The here and now... and what and why

Complacency is a trap. At least that’s what I was thinking when I up and left the comfort of a Yankee prep school gig, where I taught music, amongst other things, for 28 years. There was also that life long career as a composer, musician and artist.

First, it was a year in St. Thomas, USVI, working as a reporter and shooting photography and then, a year in San Agustin Etla, Oaxaca, Mexico.
Time passed.
More time passed and a year back in the Athens of America followed by a hasty return to Oaxaca where it is all happening.
A couple of years in San Sebastian Etla and now, just down the road in San Pablo Etla. Life is good.

Click on an image to see it larger.
For additional photography please visit my flickr page.
You can find my music on Jango (World & latin - Worldbeat) and at iTunes and most online stores.
¡Soy consciente de todas las tradiciones del Internet!
If you are coming to Oaxaca, please contact me for tours or advice.

Santo Domingo

Santo Domingo
The view from Corazon del Pueblo

The hereafter re me

My photo
Oaxaca, Oaxaca, Mexico
Musician, photographer, videographer, reporter, ex-officio teacher, now attempting to be a world traveler

Thursday, July 9, 2009

La Danza de las Plumas - Teotitlan del Valle

Yesterday, we were invited out to visit good friends in Teotitlan del Valle, the Zapotec weaving village. I shot over 350 photos and a good chunk of video, so it will take some time to filter through to find the nuggets. I am always very happy if I get 10%, so that means maybe 30 or so, which would make a heck of a post, so I guess I will do it as a series.We started at the home of master weaver, Zacharias Ruiz and his sons, Antonio and Betto. Here's Antonio and his daughter.His mother, Zach's wife, Emelia, is one of the best cooks I have ever had the pleasure of meeting. Hands down, her molé negro is the finest I have ever had. Yesterday, she made what seemed like hundreds of tamales filled with molé amarillo y pavo(turkey). They proudly said that the corn came from their land the the turkeys from the backyard. They were delicious. I ate maybe, ten, but Zacharias put away at least twenty.So after a few beers, some mescal, homemade tortillas (nothing like 'em) salsa and tamales, we were off to the church to watch la danza de las plumas, sometimes called the dance of the conquistadors. I was with Henry Wangeman of Amate Books and he showed me the way to get up into the bell tower overlooking the whole village, a spectacular place from which to shoot. Henry split, but I stayed up there and eventually someone came up to kick me out, but after talking to him, he said, "You're OK, you can stay, but hide yourself and don't let anyone else up here."The danza de las plumas has been danced in this village for over 500 years and probably existed in some other form for years before. This place has almost 2000 years of history.More about it in the next post, but here are a few shots. The dance began at about five in the afternoon with the band playing under a huge tree.Here is one of the principles, a real cutie and a great dancer.It was an exhausting and exhilarating day.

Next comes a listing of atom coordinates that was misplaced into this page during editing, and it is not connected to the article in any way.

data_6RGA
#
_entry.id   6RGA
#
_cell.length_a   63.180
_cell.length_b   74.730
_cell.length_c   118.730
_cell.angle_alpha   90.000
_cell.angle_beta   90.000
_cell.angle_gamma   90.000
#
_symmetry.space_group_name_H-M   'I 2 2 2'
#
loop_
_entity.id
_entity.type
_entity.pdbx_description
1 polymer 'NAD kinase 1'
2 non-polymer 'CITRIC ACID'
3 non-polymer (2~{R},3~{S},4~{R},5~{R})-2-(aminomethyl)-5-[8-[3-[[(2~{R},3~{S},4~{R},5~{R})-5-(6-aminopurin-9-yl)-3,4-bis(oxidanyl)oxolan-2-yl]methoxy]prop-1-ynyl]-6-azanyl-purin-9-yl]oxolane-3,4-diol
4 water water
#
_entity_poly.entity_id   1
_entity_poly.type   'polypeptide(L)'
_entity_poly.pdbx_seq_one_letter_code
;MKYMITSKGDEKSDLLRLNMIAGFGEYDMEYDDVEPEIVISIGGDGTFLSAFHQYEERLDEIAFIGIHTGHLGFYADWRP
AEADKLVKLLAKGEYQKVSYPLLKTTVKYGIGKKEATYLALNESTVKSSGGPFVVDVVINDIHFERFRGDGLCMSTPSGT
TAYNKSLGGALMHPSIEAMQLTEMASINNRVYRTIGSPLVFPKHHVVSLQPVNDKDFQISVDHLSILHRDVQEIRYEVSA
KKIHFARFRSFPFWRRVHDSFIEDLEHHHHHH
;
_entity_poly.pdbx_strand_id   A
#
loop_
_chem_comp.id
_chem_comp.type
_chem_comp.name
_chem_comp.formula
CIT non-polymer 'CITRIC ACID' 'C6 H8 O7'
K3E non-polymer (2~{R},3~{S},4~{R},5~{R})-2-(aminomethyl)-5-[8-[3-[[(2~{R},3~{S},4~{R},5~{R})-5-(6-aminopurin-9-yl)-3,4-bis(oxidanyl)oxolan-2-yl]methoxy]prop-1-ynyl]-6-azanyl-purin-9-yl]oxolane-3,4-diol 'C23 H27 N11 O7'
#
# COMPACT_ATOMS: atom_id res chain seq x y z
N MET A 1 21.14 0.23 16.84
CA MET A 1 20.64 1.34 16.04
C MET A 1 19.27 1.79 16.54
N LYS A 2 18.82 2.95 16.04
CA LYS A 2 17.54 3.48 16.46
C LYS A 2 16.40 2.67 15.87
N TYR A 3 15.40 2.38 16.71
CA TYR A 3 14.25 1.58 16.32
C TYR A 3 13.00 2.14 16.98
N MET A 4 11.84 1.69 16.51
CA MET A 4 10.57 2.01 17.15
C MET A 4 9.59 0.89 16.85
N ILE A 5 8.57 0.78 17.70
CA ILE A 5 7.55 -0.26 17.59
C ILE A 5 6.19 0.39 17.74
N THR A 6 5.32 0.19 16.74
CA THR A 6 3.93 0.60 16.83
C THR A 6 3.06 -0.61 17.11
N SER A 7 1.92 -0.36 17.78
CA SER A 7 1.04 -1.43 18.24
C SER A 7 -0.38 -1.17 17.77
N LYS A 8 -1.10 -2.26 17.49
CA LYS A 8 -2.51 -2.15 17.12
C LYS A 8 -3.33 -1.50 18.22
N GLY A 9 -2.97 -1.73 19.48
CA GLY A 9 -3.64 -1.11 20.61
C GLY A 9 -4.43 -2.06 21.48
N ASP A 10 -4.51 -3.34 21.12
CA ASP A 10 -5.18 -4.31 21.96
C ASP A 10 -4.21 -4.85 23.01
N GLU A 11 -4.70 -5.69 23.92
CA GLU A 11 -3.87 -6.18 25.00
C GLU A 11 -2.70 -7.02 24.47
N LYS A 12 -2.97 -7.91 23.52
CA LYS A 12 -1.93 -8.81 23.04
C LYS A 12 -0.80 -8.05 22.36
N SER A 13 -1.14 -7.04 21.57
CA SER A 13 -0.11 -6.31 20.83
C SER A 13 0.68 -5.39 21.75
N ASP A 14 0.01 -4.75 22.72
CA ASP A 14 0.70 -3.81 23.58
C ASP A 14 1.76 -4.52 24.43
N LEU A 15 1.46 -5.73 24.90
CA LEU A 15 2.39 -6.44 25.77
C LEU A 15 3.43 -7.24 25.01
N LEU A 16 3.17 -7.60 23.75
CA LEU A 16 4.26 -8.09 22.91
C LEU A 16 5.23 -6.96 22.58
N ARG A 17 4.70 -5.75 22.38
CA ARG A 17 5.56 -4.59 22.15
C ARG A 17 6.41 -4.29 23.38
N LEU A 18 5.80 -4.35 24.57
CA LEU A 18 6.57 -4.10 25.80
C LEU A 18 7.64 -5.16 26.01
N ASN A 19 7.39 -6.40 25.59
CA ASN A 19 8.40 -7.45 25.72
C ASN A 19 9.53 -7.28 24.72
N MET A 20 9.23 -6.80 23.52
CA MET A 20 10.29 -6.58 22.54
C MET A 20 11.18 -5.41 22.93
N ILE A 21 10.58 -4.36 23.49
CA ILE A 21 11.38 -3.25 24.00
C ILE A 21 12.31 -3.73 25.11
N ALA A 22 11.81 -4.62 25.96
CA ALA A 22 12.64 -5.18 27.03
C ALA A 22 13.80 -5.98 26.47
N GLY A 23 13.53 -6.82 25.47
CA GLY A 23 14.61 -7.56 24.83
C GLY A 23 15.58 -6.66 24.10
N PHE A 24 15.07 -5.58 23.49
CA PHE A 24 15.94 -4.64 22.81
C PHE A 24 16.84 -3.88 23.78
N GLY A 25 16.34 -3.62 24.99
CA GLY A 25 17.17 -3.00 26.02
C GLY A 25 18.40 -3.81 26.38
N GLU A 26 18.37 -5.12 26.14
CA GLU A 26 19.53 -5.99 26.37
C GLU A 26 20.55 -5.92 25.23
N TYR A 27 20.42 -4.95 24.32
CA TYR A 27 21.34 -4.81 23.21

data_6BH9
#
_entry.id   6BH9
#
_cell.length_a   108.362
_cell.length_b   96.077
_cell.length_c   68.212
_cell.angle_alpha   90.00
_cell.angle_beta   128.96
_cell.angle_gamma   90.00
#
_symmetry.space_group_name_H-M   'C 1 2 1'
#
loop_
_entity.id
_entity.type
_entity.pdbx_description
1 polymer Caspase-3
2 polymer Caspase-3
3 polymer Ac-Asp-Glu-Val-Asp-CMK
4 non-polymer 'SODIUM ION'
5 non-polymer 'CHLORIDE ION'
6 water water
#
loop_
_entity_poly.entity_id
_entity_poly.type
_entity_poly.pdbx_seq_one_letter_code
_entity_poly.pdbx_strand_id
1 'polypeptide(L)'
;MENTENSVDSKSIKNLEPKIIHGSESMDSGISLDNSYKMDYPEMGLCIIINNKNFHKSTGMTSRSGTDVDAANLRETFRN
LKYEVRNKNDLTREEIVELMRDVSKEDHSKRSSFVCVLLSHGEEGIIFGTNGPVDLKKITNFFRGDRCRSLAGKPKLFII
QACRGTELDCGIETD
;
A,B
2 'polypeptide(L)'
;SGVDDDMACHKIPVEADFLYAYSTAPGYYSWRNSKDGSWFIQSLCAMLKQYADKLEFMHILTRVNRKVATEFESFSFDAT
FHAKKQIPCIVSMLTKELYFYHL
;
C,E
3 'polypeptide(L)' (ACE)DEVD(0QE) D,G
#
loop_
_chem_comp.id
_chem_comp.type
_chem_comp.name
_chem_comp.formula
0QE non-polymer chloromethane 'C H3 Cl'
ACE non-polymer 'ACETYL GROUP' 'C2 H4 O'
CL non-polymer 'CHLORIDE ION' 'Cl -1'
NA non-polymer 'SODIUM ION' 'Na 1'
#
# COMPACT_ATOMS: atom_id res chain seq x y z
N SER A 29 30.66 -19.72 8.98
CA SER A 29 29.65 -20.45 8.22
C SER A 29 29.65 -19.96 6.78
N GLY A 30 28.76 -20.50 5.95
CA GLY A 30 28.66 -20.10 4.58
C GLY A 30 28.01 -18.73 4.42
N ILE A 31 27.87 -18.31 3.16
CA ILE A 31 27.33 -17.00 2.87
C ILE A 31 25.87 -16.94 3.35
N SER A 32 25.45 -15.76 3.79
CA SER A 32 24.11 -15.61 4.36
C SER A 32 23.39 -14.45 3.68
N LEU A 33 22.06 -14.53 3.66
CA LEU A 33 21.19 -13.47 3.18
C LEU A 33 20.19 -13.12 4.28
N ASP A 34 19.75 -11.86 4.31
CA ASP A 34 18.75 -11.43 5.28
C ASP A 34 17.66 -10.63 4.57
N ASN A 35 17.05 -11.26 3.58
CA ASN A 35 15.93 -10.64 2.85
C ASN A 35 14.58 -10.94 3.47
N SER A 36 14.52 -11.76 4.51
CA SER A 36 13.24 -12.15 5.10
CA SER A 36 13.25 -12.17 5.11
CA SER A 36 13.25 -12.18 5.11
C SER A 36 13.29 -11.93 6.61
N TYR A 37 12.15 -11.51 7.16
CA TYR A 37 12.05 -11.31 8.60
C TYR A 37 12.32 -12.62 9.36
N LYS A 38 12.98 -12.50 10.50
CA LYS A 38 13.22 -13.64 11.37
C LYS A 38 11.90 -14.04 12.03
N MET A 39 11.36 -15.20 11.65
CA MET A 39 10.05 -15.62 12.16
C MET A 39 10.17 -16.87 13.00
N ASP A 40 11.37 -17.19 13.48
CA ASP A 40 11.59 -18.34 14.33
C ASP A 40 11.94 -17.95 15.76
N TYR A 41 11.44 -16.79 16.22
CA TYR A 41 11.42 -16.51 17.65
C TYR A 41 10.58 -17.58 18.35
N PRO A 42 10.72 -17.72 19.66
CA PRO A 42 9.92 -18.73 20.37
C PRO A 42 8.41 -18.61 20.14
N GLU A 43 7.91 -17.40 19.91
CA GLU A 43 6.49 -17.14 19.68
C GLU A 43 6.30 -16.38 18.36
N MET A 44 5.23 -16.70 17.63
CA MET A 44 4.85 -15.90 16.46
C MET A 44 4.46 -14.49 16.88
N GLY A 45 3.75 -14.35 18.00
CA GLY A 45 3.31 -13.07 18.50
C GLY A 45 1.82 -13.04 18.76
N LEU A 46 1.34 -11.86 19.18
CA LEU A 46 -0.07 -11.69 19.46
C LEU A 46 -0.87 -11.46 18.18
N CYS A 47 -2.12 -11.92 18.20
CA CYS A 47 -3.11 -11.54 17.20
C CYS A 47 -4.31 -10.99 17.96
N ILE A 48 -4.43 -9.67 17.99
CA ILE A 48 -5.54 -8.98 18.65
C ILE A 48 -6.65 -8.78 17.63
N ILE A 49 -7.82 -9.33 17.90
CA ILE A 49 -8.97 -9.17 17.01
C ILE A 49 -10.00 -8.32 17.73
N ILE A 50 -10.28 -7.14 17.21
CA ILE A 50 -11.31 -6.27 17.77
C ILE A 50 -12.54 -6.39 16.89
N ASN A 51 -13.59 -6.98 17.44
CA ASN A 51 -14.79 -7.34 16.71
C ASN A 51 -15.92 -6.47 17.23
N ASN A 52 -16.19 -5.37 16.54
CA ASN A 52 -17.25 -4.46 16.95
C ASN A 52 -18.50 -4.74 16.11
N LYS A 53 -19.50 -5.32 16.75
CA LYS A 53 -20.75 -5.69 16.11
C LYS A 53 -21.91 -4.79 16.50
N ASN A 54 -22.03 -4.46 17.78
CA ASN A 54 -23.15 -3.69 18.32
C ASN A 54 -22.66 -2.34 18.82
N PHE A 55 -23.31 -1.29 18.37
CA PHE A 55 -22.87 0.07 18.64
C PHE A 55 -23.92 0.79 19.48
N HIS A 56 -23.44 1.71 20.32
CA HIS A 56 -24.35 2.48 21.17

2 comments:

Noble said...

Vovlerémos a ver a Emilia, Zacarías y familia cuándo yo esté allá. Es verdad que ella es una cocinera de primera y uno siempre disfruta el tiempo en Teotitlán. Me gustaron mucho las fotos.

Anonymous said...

There is often nothing more substantial to place against the cruelty and indifference of the world than the caring with which you reveal and share Oaxaca.